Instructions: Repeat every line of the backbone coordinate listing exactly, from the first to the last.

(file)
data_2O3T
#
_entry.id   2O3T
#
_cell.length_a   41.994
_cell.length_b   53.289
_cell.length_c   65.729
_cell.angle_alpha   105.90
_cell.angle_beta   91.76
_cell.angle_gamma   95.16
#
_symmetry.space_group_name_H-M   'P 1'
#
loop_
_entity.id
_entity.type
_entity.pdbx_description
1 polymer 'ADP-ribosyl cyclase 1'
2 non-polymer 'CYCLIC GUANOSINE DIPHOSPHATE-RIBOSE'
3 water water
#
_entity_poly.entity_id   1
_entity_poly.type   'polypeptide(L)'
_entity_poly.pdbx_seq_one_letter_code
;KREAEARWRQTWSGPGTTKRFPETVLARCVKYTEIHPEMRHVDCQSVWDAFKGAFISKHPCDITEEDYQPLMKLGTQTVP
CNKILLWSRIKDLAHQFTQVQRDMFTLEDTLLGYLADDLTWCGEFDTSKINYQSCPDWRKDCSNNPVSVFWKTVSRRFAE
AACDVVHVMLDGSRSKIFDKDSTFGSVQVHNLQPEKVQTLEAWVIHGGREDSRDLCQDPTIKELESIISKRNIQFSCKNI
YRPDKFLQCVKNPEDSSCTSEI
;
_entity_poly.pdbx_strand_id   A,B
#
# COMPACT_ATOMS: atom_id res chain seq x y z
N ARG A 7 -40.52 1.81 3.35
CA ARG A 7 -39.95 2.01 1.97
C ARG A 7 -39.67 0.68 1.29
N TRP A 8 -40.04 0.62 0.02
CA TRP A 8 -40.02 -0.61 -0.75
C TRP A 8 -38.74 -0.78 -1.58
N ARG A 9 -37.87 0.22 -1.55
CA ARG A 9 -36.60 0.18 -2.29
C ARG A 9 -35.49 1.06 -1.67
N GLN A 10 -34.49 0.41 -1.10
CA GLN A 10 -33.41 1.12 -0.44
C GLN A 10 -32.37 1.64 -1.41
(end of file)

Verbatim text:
data_2O3T
#
_entry.id   2O3T
#
_cell.length_a   41.994
_cell.length_b   53.289
_cell.length_c   65.729
_cell.angle_alpha   105.90
_cell.angle_beta   91.76
_cell.angle_gamma   95.16
#
_symmetry.space_group_name_H-M   'P 1'
#
loop_
_entity.id
_entity.type
_entity.pdbx_description
1 polymer 'ADP-ribosyl cyclase 1'
2 non-polymer 'CYCLIC GUANOSINE DIPHOSPHATE-RIBOSE'
3 water water
#
_entity_poly.entity_id   1
_entity_poly.type   'polypeptide(L)'
_entity_poly.pdbx_seq_one_letter_code
;KREAEARWRQTWSGPGTTKRFPETVLARCVKYTEIHPEMRHVDCQSVWDAFKGAFISKHPCDITEEDYQPLMKLGTQTVP
CNKILLWSRIKDLAHQFTQVQRDMFTLEDTLLGYLADDLTWCGEFDTSKINYQSCPDWRKDCSNNPVSVFWKTVSRRFAE
AACDVVHVMLDGSRSKIFDKDSTFGSVQVHNLQPEKVQTLEAWVIHGGREDSRDLCQDPTIKELESIISKRNIQFSCKNI
YRPDKFLQCVKNPEDSSCTSEI
;
_entity_poly.pdbx_strand_id   A,B
#
# COMPACT_ATOMS: atom_id res chain seq x y z
N ARG A 7 -40.52 1.81 3.35
CA ARG A 7 -39.95 2.01 1.97
C ARG A 7 -39.67 0.68 1.29
N TRP A 8 -40.04 0.62 0.02
CA TRP A 8 -40.02 -0.61 -0.75
C TRP A 8 -38.74 -0.78 -1.58
N ARG A 9 -37.87 0.22 -1.55
CA ARG A 9 -36.60 0.18 -2.29
C ARG A 9 -35.49 1.06 -1.67
N GLN A 10 -34.49 0.41 -1.10
CA GLN A 10 -33.41 1.12 -0.44
C GLN A 10 -32.37 1.64 -1.41